Effect of P-407 on hepatic cholesterol concentrations
As shown in Fig. 4, the CHO concentration in hepatic tissue after injection of P-407 was significantly (p < 0.01) elevated at 2 h (3.26 ± 0.19 mg/g) and 4 h (3.75 ± 0.38 mg/g) and significantly (p < 0.01) reduced at 15 h (1.56 ± 0.19 mg/g) compared with tissue CHO concentrations determined in control animals (2.65 ± 0.18 mg/g). However, the hepatic CHO content appeared to return to control values by ∼24 h (2.61 ± 0.08 mg/g) after injection of P-407. The hepatic CHO concentration in P-407-injected rats was not significantly different at either 24 or 48 h after injection of the surfactant compared with controls.
Our investigation demonstrated that injection of P-407 in rats affects the enzymatic activity of hepatic microsomal HMG-CoA reductase. The effect of the surfactant on the enzymatic activity of HMG-CoA reductase appeared to be mediated by an indirect pathway, because our data demonstrated no significant reduction in the activity of the enzyme when incubated with P-407 in vitro over a wide range of surfactant concentrations. Presumably, increased CHO in the plasma after an i.p. injection of P-407 may occur as a result of an increase in synthesis, a decrease in elimination, or a redistribution from other tissues such as the liver. Because we demonstrated both an increase in HMG-CoA reductase activity and a depletion of hepatic CHO at 15 h after injection, our data suggest that the reduction in hepatic CHO may have contributed to the specific event(s) that released the inhibition of HMG-CoA reductase synthesis. Kuroda et al. (19) and Goldfarb (20) both demonstrated with rats that injection of the nonionic surfactant Triton WR-1339 caused a depletion of hepatic CHO that preceded stimulation of HMG-CoA reductase activity and cholesterolgenesis. However, the time course of the changes was much longer in Kuroda's study (19) than in the study by Goldfarb (20). Kuroda demonstrated that within 3 h after intravenous injection of Triton WR-1339 in rats, serum CHO levels doubled, and liver CHO levels decreased up to 35% (19). At 6-9 h after i.v. injection of Triton WR-1339 in rats, Kuroda et al. demonstrated that hepatic HMG-CoA reductase activity was increased fourfold to fivefold over baseline activity (19).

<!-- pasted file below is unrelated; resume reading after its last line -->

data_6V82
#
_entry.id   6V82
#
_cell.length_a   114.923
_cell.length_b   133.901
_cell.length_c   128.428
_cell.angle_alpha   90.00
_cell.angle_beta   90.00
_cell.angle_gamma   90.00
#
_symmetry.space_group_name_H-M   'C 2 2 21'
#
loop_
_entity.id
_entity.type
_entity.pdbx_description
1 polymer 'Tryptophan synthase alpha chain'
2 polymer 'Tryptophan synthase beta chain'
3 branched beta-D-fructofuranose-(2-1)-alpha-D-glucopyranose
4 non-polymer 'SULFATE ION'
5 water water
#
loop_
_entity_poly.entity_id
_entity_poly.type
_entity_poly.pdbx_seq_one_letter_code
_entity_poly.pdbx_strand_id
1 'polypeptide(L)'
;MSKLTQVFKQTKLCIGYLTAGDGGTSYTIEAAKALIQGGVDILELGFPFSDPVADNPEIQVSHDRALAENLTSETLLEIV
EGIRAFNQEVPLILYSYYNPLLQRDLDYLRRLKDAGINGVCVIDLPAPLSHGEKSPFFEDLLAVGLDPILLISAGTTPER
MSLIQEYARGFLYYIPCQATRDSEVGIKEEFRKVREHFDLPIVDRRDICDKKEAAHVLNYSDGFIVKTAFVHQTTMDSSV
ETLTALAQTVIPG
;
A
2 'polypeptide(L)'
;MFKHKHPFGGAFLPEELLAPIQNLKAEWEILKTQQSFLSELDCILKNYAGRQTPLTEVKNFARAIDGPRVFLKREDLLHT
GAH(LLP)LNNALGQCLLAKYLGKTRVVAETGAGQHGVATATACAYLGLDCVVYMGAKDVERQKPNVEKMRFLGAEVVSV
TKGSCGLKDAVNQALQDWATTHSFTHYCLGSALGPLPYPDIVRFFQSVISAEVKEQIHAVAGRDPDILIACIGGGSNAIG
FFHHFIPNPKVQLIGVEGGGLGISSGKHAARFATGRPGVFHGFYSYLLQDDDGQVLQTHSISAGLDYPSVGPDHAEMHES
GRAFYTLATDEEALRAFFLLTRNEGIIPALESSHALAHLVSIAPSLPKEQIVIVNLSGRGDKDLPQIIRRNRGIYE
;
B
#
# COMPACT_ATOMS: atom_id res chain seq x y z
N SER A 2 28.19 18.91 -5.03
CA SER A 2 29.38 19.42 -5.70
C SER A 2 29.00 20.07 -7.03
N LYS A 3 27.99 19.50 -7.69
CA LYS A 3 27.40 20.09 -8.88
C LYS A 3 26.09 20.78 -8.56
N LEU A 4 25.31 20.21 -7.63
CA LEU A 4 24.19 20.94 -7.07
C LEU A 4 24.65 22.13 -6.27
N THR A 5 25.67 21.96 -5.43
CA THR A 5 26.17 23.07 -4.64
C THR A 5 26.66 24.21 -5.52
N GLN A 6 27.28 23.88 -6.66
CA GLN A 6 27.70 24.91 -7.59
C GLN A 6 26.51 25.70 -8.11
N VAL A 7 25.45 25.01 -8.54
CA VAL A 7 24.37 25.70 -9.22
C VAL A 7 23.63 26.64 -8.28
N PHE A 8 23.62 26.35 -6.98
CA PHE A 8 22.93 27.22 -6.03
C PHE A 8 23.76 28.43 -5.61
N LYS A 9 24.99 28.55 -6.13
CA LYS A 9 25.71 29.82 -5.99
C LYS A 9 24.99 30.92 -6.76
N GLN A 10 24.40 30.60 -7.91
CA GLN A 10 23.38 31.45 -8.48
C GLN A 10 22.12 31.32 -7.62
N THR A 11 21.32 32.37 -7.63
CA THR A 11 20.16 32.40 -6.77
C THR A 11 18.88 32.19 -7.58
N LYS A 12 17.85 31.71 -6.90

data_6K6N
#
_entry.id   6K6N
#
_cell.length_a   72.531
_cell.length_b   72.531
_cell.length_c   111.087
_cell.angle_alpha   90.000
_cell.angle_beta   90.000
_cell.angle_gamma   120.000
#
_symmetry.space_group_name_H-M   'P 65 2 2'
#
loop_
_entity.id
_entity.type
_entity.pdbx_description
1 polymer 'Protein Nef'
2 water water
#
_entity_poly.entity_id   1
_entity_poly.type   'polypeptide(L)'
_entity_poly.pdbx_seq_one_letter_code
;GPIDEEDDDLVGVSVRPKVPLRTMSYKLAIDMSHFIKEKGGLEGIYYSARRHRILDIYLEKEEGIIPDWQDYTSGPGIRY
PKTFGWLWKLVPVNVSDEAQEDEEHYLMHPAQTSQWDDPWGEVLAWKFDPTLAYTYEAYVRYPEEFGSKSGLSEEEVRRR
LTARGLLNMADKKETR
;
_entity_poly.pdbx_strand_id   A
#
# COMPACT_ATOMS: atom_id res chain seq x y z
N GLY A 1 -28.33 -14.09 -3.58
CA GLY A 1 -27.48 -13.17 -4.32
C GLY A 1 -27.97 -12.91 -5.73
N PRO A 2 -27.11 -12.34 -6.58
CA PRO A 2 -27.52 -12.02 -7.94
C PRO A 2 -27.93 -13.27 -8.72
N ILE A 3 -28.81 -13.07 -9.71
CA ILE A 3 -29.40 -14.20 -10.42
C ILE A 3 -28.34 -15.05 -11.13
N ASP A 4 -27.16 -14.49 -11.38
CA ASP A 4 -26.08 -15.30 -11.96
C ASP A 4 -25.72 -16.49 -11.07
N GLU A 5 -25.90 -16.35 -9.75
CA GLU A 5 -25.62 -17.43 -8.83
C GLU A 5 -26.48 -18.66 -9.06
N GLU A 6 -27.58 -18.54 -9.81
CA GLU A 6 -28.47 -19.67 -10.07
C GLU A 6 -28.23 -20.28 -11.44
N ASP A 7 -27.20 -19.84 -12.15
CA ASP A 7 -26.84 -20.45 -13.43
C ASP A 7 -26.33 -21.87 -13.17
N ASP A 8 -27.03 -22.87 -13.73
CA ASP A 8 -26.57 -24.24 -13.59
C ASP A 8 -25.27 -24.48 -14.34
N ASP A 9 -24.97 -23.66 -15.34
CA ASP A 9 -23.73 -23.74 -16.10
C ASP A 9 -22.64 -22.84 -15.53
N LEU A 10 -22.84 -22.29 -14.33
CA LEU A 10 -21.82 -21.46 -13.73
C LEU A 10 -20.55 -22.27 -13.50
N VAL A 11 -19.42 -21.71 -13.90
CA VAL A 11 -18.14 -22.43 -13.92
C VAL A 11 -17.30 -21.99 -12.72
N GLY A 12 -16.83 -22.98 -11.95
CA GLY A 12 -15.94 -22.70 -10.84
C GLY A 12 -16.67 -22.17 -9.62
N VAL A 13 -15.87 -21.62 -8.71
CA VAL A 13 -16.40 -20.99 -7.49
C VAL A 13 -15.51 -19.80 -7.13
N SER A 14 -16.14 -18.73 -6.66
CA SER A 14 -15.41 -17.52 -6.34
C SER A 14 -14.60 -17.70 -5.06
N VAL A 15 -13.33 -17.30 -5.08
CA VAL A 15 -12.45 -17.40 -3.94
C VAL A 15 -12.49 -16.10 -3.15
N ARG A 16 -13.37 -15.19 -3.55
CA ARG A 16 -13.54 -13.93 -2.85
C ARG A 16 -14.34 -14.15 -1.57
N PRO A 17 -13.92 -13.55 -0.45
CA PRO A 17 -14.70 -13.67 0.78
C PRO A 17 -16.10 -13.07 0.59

Our data demonstrated an approximate threefold increase in HMG-CoA reductase activity and a 40% decrease in liver CHO concentrations at 15 h after an injection of P-407. Because liver CHO concentrations were significantly (p < 0.01) increased relative to control tissue at 2 and 4 h after injection of P-407 in rats, it suggests that the initial increase in plasma CHO (1 h after injection) was caused by cholesterolgenesis or decreased removal or both. Presumably at later times (8-24 h after injection), increased plasma CHO was caused by both increased CHO synthesis (Fig. 3) and redistribution of hepatic CHO into the plasma compartment (Fig. 4). Hepatic CHO depletion or redistribution into plasma may first be observable at 8 h (Fig. 4) because of the route of P-407 administration. Kuroda et al. (19) observed hepatic CHO depletion (35%) at 3 h after intravenous administration of Triton WR-1339, whereas we observed a 40% reduction in hepatic CHO 15 h after an intraperitoneal injection of P-407. Additional work in our laboratory demonstrated that maximal P-407 plasma concentrations are obtained at 12-15 h after intraperitoneal injection of P-407 (9). It is possible that the maximal depletion in liver CHO after i.p. injection of P-407 occurs when the plasma concentration of P-407 reaches a maximum.